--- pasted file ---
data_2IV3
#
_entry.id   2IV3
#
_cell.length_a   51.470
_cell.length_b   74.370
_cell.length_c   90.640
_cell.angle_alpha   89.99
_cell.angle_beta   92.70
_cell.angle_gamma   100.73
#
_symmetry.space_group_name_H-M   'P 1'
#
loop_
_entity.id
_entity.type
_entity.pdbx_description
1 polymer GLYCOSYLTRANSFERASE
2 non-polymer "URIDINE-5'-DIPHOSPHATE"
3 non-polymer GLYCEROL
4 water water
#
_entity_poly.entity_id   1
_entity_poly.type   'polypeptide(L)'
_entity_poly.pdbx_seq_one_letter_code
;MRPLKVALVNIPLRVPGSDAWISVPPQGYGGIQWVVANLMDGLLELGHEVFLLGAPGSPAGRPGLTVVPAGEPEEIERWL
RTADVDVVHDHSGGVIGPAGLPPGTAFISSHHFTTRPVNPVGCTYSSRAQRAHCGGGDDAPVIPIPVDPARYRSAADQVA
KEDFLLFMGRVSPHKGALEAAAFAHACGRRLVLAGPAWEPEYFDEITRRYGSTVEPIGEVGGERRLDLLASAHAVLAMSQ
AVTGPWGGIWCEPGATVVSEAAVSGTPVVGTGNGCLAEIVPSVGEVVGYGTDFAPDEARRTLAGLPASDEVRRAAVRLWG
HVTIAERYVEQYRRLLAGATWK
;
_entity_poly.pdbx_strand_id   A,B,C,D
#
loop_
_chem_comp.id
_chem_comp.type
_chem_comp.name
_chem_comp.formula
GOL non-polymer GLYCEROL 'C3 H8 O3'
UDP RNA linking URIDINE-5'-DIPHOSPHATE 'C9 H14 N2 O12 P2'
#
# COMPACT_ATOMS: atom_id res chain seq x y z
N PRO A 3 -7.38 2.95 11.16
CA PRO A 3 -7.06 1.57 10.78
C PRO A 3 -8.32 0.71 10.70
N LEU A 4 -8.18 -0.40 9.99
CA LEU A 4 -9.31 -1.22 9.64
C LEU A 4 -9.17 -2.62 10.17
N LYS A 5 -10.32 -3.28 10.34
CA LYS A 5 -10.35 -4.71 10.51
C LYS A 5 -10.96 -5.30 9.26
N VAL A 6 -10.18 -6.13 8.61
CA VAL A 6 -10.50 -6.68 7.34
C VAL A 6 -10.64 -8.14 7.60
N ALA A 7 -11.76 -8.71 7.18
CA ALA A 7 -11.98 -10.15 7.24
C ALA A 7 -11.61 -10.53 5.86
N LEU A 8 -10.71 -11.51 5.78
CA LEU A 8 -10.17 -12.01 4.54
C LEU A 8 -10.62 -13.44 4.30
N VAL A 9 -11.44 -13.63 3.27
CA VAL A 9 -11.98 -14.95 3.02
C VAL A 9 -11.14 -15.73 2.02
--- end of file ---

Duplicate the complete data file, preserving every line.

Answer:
data_2IV3
#
_entry.id   2IV3
#
_cell.length_a   51.470
_cell.length_b   74.370
_cell.length_c   90.640
_cell.angle_alpha   89.99
_cell.angle_beta   92.70
_cell.angle_gamma   100.73
#
_symmetry.space_group_name_H-M   'P 1'
#
loop_
_entity.id
_entity.type
_entity.pdbx_description
1 polymer GLYCOSYLTRANSFERASE
2 non-polymer "URIDINE-5'-DIPHOSPHATE"
3 non-polymer GLYCEROL
4 water water
#
_entity_poly.entity_id   1
_entity_poly.type   'polypeptide(L)'
_entity_poly.pdbx_seq_one_letter_code
;MRPLKVALVNIPLRVPGSDAWISVPPQGYGGIQWVVANLMDGLLELGHEVFLLGAPGSPAGRPGLTVVPAGEPEEIERWL
RTADVDVVHDHSGGVIGPAGLPPGTAFISSHHFTTRPVNPVGCTYSSRAQRAHCGGGDDAPVIPIPVDPARYRSAADQVA
KEDFLLFMGRVSPHKGALEAAAFAHACGRRLVLAGPAWEPEYFDEITRRYGSTVEPIGEVGGERRLDLLASAHAVLAMSQ
AVTGPWGGIWCEPGATVVSEAAVSGTPVVGTGNGCLAEIVPSVGEVVGYGTDFAPDEARRTLAGLPASDEVRRAAVRLWG
HVTIAERYVEQYRRLLAGATWK
;
_entity_poly.pdbx_strand_id   A,B,C,D
#
loop_
_chem_comp.id
_chem_comp.type
_chem_comp.name
_chem_comp.formula
GOL non-polymer GLYCEROL 'C3 H8 O3'
UDP RNA linking URIDINE-5'-DIPHOSPHATE 'C9 H14 N2 O12 P2'
#
# COMPACT_ATOMS: atom_id res chain seq x y z
N PRO A 3 -7.38 2.95 11.16
CA PRO A 3 -7.06 1.57 10.78
C PRO A 3 -8.32 0.71 10.70
N LEU A 4 -8.18 -0.40 9.99
CA LEU A 4 -9.31 -1.22 9.64
C LEU A 4 -9.17 -2.62 10.17
N LYS A 5 -10.32 -3.28 10.34
CA LYS A 5 -10.35 -4.71 10.51
C LYS A 5 -10.96 -5.30 9.26
N VAL A 6 -10.18 -6.13 8.61
CA VAL A 6 -10.50 -6.68 7.34
C VAL A 6 -10.64 -8.14 7.60
N ALA A 7 -11.76 -8.71 7.18
CA ALA A 7 -11.98 -10.15 7.24
C ALA A 7 -11.61 -10.53 5.86
N LEU A 8 -10.71 -11.51 5.78
CA LEU A 8 -10.17 -12.01 4.54
C LEU A 8 -10.62 -13.44 4.30
N VAL A 9 -11.44 -13.63 3.27
CA VAL A 9 -11.98 -14.95 3.02
C VAL A 9 -11.14 -15.73 2.02